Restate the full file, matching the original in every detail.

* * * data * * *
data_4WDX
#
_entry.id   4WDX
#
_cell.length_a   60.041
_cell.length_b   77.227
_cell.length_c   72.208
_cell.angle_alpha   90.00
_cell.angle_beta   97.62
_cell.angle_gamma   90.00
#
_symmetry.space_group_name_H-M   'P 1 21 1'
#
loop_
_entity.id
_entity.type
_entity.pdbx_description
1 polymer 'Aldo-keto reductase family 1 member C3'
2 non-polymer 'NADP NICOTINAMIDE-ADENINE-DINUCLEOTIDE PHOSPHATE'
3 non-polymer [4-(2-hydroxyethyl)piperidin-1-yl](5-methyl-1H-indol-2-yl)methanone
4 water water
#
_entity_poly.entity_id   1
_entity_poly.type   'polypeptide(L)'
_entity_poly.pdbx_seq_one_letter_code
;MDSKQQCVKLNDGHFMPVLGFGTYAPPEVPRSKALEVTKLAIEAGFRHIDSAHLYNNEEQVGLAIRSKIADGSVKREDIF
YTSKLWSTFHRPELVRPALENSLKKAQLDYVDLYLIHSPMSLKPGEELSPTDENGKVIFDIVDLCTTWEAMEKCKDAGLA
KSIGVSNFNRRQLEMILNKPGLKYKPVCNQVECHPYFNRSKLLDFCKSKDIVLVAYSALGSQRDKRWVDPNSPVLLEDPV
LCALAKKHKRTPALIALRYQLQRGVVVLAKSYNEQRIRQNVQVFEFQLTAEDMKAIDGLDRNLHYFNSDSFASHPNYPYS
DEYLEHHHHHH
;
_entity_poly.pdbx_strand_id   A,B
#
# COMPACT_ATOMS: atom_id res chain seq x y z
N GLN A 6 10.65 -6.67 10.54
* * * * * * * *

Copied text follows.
data_4WDX
#
_entry.id   4WDX
#
_cell.length_a   60.041
_cell.length_b   77.227
_cell.length_c   72.208
_cell.angle_alpha   90.00
_cell.angle_beta   97.62
_cell.angle_gamma   90.00
#
_symmetry.space_group_name_H-M   'P 1 21 1'
#
loop_
_entity.id
_entity.type
_entity.pdbx_description
1 polymer 'Aldo-keto reductase family 1 member C3'
2 non-polymer 'NADP NICOTINAMIDE-ADENINE-DINUCLEOTIDE PHOSPHATE'
3 non-polymer [4-(2-hydroxyethyl)piperidin-1-yl](5-methyl-1H-indol-2-yl)methanone
4 water water
#
_entity_poly.entity_id   1
_entity_poly.type   'polypeptide(L)'
_entity_poly.pdbx_seq_one_letter_code
;MDSKQQCVKLNDGHFMPVLGFGTYAPPEVPRSKALEVTKLAIEAGFRHIDSAHLYNNEEQVGLAIRSKIADGSVKREDIF
YTSKLWSTFHRPELVRPALENSLKKAQLDYVDLYLIHSPMSLKPGEELSPTDENGKVIFDIVDLCTTWEAMEKCKDAGLA
KSIGVSNFNRRQLEMILNKPGLKYKPVCNQVECHPYFNRSKLLDFCKSKDIVLVAYSALGSQRDKRWVDPNSPVLLEDPV
LCALAKKHKRTPALIALRYQLQRGVVVLAKSYNEQRIRQNVQVFEFQLTAEDMKAIDGLDRNLHYFNSDSFASHPNYPYS
DEYLEHHHHHH
;
_entity_poly.pdbx_strand_id   A,B
#
# COMPACT_ATOMS: atom_id res chain seq x y z
N GLN A 6 10.65 -6.67 10.54